Eon Prototype


Early Cosmic Encounter History (courtesy Allen Varney):

1972: Four longtime Risk players, Bill Eberle, Jack Kittredge, Bill Norton, and Peter Olotka, design "The Universe Game." Plastic models represent its six alien powers: early versions of the Virus, Zombie, Insect, Empath, and Mind, plus a version of the Plant. Each has a unique planetary system; if you conquer a system's "secret planet," the owner loses his or her alien power. Parker Brothers, publisher of Risk, buys the game in 1976, but the company sales force vetoes publication because "science fiction doesn't sell." Other companies are equally apathetic.

1977: Demonstrating the redesigned game, Cosmic Encounter, at science fiction conventions, the designers meet investor Ned Horn, who helps them publish the game themselves as the newly-incorporated Eon Products. The box includes 15 Alien Powers and components for four players. The first run of 10,000 copies costs $27,000, and through inexperience the new company loses money.

1978-1983: Eon makes it into the black by publishing nine expansion sets for CE, adding components for a fifth and sixth player plus 60 more Alien Powers, Flare Cards, Moons, and Lucre. CE becomes an authentic hit, but Eon never pushes its margins high enough to make the company lucrative. (Bill Norton leaves Eon in 1978.)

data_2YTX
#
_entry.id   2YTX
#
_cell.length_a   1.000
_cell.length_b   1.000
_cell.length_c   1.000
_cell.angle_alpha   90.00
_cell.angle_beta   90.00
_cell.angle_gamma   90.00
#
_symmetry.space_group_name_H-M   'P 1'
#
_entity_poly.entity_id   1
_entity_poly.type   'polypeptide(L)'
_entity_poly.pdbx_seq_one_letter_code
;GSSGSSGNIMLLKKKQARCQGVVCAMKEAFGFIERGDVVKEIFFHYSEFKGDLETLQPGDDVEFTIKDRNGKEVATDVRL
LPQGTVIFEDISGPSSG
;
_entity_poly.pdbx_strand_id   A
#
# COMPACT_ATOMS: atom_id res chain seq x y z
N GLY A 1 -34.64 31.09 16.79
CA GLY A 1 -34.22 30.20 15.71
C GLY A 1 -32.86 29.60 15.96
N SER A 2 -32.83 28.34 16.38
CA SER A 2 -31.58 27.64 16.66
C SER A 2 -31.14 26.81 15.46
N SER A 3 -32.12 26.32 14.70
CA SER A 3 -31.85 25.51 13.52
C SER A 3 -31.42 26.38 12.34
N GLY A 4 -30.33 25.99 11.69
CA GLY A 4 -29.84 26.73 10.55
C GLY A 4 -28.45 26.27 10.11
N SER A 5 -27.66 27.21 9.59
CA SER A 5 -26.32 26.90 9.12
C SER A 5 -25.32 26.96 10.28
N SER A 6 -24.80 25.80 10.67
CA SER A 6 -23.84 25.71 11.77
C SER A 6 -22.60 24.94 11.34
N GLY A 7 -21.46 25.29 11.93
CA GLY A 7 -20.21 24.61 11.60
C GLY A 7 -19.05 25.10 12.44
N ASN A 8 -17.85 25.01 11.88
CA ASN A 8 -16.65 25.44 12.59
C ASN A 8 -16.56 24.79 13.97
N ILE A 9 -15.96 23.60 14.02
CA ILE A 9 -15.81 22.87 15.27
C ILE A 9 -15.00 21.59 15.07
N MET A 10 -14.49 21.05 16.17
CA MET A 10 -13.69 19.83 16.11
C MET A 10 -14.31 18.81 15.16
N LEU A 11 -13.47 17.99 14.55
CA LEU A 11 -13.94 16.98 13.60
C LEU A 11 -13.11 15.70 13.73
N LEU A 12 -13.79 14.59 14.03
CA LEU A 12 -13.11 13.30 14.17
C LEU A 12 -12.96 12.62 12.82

Eon also publishes Darkover (based on the Marion Zimmer Bradley novels); Quirks ("the game of un-natural selection"); Borderlands, a brilliant game of diplomacy, conquest, and resource management; Hoax, a game for impostors; and Runes, a clever word game wherein players guess secret words based on parts of their letter shapes. The Eon designers create Dune (and, later, two expansion sets) under contract to The Avalon Hill Game Company.

1984: Eon Products grows dormant as the exhausted partners move into software. Their new company, Eon Software, designs such games as Lords of Conquest and Pathwords for the Commodore 64. The Eon Products game line, including CE, eventually goes out of print and is sold to West End Games.

1987: West End produces a perfunctory and overpriced edition of CE that quickly bombs.

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